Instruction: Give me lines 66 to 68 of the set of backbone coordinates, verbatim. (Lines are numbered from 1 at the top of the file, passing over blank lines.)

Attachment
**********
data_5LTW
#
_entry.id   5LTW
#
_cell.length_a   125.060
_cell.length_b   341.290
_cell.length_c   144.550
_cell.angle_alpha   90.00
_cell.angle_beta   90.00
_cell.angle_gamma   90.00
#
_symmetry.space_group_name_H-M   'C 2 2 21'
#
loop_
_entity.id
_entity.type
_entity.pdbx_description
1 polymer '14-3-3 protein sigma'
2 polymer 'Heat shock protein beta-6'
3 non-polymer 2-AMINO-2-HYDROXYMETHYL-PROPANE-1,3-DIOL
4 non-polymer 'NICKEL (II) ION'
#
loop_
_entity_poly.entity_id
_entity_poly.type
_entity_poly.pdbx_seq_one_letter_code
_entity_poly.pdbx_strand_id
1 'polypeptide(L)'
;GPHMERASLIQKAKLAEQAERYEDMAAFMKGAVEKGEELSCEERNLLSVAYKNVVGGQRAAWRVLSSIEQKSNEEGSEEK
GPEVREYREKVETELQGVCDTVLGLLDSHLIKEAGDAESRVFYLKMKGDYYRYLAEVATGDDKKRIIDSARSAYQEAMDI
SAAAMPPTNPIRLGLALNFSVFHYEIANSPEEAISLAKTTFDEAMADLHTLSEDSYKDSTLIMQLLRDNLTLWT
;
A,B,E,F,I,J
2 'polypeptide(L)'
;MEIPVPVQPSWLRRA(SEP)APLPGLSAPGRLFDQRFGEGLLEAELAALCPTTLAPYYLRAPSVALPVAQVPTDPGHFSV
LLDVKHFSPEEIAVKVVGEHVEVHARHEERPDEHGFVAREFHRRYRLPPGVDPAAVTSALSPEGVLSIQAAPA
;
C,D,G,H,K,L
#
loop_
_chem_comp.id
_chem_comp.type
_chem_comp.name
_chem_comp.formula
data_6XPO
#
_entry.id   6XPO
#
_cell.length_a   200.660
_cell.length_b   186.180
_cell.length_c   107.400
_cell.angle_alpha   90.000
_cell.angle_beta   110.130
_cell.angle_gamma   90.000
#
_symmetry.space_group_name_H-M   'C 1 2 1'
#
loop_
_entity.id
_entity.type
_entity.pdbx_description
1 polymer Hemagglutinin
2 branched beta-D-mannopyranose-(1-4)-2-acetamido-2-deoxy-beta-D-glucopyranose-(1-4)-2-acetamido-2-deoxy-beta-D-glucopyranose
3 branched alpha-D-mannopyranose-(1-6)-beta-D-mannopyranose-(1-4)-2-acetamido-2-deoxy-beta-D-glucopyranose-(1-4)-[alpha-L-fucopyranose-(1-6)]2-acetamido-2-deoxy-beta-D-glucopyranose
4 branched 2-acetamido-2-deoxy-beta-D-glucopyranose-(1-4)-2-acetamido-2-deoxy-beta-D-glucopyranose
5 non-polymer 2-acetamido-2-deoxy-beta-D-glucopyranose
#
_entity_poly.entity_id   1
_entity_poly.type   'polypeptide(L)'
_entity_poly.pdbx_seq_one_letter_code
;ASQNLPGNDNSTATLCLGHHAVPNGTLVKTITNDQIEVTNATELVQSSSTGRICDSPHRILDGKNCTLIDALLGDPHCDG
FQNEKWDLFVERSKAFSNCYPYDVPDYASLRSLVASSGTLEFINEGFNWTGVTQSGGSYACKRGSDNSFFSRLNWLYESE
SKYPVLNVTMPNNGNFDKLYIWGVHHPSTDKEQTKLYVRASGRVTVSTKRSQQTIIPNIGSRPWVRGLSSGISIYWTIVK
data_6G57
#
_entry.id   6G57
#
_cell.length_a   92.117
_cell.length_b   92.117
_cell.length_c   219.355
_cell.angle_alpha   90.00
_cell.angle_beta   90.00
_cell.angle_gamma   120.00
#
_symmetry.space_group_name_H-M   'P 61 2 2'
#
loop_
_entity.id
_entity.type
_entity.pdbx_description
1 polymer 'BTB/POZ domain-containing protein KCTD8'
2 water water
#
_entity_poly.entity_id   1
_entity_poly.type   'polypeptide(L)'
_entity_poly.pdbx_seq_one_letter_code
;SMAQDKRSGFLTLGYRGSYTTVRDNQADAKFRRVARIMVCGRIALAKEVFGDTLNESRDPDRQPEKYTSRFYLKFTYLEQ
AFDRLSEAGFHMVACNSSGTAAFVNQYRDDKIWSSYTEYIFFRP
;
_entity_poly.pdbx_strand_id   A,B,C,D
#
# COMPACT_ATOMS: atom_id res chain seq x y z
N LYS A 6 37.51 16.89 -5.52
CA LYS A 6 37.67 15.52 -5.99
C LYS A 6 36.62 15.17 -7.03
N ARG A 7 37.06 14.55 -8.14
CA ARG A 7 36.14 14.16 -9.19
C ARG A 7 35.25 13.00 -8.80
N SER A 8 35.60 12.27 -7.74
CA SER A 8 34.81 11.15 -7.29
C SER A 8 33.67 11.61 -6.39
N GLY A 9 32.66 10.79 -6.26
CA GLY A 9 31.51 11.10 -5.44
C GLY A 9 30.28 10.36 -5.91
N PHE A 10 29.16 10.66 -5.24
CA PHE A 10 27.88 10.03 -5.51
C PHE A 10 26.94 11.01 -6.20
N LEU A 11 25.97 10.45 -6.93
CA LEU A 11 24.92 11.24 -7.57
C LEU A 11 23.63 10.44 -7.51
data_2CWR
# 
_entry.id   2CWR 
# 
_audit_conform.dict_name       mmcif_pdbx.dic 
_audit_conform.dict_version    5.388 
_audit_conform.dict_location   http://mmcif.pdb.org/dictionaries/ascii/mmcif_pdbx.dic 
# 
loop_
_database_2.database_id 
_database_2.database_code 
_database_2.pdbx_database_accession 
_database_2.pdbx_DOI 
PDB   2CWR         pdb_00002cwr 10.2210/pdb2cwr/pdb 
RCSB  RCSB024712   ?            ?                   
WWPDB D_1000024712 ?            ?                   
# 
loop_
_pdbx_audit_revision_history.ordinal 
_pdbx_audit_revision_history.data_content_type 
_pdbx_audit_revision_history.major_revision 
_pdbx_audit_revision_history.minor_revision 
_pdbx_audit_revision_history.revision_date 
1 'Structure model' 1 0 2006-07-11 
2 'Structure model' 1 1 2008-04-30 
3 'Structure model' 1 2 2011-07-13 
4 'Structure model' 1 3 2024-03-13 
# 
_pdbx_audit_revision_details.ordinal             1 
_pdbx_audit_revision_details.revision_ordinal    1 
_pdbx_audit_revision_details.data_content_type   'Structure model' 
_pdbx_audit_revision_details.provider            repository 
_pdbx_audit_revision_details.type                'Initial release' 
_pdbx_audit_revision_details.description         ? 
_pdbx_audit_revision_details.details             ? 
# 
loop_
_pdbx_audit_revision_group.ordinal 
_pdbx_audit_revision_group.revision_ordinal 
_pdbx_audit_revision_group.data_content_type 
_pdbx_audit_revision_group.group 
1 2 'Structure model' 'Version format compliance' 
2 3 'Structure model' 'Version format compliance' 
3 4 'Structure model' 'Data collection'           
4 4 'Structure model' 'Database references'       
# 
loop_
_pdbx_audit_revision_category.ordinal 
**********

5 non-polymer 2-acetamido-2-deoxy-beta-D-glucopyranose
#
_entity_poly.entity_id   1